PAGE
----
Living in Tanga as Expat
Tanga is both the name of the most northerly port city of Tanzania on the west of the Indian Ocean, and the surrounding Tanga Region. It is the regional headquarters of the region. With a population of 273,332 in 2012, Tanga is one of the largest cities in the country. It is a quiet city compared to, for example, Arusha or Moshi with a comparable number of inhabitants. The name Tanga reportedly means “sail.
The city of Tanga sits on the Indian Ocean, near the border with Kenya. Major exports from the port of Tanga include sisal, coffee, tea, and cotton. Tanga is also an important railroad terminus, connecting much of the northern Tanzanian interior with the sea. Via the Tanzania Railways Corporation’s Link Line and Central Line, Tanga is linked to the African Great Lakes region and the Tanzanian economic capital of Dar es Salaam. The city is served by Tanga Airport.
The harbour and surrounding is the centre of life in Tanga. It has several markets in several neighbourhoods.
The earliest documentation about Tanga comes from the Portuguese. A trading post was established by the Portuguese as part of their East African coastal territory and controlled the region for over 200 years between 1500 and 1700.
The Sultanate of Oman battled the Portuguese and gained control of the settlement by mid-1700 along with Mombasa, Pemba Island and Kilwa Kisiwani. The town continued to act as a trading port for ivory and slaves under the sultan’s rule.
Tanga continued to be a prosperous trading hub for slaves with the Arab world up until 1873 when the European powers abolished the slave trade.
If one wants household help—particularly to combat the issues with House hold — it is not difficult to find. Unfortunately, the unemployment rate in Tanzania is high and many people come to the capital in search of jobs. Although there may be a constant parade of people ringing your bell asking for work, given that somehow everyone will know you are new in town, it is best to use word of mouth to find someone.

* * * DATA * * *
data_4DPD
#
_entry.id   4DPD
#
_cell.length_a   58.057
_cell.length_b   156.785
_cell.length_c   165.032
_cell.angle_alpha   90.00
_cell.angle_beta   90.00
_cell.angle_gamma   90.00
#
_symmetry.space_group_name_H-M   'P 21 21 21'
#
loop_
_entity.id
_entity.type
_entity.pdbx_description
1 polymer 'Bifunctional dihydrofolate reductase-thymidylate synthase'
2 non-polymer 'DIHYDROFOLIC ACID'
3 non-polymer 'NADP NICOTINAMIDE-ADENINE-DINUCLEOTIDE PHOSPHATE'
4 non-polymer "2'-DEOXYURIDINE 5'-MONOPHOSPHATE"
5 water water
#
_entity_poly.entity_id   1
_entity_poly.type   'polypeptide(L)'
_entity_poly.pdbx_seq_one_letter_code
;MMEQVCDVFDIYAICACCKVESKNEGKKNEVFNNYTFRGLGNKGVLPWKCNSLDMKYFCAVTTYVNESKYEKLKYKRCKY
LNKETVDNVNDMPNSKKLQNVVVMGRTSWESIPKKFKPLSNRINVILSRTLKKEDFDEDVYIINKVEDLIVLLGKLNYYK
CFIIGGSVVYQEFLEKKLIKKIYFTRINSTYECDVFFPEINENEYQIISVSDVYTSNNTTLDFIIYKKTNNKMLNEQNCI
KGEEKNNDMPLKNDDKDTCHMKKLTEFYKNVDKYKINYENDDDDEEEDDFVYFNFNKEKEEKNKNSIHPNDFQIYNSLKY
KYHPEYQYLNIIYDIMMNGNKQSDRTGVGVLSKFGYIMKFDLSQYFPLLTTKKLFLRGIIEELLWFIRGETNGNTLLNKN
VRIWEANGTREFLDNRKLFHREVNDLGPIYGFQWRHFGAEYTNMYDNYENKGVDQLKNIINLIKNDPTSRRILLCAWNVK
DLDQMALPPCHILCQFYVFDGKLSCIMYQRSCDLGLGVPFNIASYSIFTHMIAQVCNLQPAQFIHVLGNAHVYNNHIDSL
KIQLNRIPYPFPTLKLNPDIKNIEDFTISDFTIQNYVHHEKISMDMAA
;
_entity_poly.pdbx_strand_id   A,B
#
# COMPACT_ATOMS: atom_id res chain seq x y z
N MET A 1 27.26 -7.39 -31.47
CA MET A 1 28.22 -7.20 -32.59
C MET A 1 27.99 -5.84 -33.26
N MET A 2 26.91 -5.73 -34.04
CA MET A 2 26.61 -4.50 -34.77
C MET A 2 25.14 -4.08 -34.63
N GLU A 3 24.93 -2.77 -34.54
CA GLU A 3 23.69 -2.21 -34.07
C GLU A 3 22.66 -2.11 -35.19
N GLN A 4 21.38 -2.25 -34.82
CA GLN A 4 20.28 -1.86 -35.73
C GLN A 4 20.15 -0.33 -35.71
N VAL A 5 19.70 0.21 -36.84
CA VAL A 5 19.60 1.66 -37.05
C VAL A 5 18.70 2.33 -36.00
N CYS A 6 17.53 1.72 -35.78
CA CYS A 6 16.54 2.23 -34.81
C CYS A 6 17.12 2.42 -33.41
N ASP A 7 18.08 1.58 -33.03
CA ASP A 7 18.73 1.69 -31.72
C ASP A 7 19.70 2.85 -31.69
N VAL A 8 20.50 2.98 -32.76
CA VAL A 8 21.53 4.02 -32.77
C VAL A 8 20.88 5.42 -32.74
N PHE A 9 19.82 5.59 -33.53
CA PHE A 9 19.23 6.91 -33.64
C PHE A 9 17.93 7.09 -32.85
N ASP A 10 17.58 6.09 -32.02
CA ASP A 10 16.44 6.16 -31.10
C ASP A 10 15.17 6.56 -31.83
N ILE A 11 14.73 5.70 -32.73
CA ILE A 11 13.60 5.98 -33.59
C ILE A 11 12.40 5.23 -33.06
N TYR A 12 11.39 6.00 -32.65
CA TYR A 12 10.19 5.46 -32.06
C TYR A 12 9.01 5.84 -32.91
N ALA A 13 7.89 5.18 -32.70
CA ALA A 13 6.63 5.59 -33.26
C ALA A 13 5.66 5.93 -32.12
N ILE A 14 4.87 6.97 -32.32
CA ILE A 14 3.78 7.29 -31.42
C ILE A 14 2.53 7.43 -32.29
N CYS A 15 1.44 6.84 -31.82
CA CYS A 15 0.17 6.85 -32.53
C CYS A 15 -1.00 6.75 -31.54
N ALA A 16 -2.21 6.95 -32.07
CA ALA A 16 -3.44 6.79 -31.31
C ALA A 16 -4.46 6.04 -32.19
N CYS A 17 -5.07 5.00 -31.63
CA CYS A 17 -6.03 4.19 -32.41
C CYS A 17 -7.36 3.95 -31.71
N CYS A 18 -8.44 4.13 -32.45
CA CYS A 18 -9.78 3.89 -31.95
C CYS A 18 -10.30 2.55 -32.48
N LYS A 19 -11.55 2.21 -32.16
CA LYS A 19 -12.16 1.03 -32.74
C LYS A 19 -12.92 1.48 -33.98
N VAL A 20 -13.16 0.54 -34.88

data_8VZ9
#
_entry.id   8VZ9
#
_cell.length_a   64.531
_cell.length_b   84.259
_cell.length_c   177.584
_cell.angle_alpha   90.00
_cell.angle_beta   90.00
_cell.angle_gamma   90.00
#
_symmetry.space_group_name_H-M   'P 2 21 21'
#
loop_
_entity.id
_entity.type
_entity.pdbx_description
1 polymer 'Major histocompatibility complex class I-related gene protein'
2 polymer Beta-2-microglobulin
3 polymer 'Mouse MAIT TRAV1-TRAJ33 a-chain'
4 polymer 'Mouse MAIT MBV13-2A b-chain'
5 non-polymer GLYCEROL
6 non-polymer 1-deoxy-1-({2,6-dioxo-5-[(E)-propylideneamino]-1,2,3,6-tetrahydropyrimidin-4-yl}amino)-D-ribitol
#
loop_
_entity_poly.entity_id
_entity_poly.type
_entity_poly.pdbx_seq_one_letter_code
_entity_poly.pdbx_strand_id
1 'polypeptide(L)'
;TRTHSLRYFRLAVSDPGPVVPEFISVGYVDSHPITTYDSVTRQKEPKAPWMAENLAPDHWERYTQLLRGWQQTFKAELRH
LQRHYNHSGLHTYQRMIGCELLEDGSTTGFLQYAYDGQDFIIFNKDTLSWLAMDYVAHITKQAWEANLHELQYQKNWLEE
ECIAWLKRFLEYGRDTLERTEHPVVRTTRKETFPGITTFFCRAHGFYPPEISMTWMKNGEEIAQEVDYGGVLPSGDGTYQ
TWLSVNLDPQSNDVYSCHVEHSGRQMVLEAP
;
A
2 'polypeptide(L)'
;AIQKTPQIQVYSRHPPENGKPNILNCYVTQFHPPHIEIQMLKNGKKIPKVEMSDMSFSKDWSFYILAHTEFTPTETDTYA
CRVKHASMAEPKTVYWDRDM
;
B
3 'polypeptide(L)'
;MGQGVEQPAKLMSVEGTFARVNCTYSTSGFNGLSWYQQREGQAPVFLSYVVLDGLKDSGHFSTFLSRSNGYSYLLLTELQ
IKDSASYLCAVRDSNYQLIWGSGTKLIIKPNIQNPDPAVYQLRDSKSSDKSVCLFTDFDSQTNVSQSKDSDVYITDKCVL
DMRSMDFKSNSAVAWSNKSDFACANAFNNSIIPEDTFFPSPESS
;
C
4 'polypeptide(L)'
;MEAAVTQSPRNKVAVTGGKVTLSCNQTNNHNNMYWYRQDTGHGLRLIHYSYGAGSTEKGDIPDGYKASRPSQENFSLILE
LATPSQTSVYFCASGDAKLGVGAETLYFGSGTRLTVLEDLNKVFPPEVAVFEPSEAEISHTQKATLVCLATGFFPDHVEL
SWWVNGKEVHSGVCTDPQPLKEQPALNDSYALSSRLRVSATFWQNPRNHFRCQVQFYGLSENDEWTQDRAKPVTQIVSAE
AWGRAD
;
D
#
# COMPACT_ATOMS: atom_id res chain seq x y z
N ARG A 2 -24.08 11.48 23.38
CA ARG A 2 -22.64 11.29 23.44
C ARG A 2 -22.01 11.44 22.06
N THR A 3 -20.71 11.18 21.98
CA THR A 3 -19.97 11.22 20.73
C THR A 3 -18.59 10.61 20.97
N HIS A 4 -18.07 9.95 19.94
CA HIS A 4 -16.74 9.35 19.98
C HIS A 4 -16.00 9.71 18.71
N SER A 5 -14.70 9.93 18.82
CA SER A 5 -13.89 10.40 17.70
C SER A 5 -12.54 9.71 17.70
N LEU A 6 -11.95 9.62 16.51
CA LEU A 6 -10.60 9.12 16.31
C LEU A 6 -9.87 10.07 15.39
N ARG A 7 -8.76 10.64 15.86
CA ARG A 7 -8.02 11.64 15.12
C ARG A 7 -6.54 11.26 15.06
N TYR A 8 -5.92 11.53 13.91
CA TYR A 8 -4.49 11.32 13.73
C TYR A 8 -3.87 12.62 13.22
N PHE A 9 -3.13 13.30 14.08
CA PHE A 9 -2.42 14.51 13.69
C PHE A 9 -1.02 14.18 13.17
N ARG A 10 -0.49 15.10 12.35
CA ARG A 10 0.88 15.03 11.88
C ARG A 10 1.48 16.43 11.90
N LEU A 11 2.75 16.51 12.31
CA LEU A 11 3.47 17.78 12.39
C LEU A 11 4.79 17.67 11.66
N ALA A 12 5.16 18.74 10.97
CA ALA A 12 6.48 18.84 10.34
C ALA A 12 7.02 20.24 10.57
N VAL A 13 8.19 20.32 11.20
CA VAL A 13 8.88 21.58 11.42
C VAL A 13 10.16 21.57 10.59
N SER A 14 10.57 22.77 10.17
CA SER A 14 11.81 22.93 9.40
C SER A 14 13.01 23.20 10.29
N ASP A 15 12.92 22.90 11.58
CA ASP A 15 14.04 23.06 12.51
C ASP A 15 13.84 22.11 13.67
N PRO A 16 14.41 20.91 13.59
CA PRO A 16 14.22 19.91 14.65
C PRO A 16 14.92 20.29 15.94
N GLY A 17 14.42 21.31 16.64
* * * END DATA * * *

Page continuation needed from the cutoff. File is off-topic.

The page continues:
You can start by asking your contacts whether or not the household help they have know of anyone, friends or relatives, who need work. Most people look for housekeepers and gardeners, although some may hire cooks or guards, as well. My experience is that everyone knows someone who needs work.
The official language in Tanzania is Swahili but there are hundreds of other local dialects. English is the second official language and the country’s commercial language. It is also the main teaching language used for all higher education institution. You will find that the majority of the people that you come in contact with are fluent in English and have a surprisingly good command of the language.
Some useful and fun Swahili words and phrases are as follow: English / Swahili Hello / Jambo Response to Jambo / Jambo or SiJambo How are you? / Habari? Good / Nzuri How’s Things? (fun slang) / Mambo? Good (fun reply to Mambo) / Poa Have a good trip (safe journey) / Safari Njema Thank You / Asante Sana You’re Welcome / Karibu Sana Yes / Ndiyo No / Hapana OK / Sawa No Problem / Hakuna Noma Good Night / La La Salama.
Groceries, markets, and shopping
In terms of grocery shopping and product availability, there are a number of malls in Tanga City Although many items are available all the time, like bread, eggs, beef, and biscuits, one cannot always expect certain things to be stocked consistently.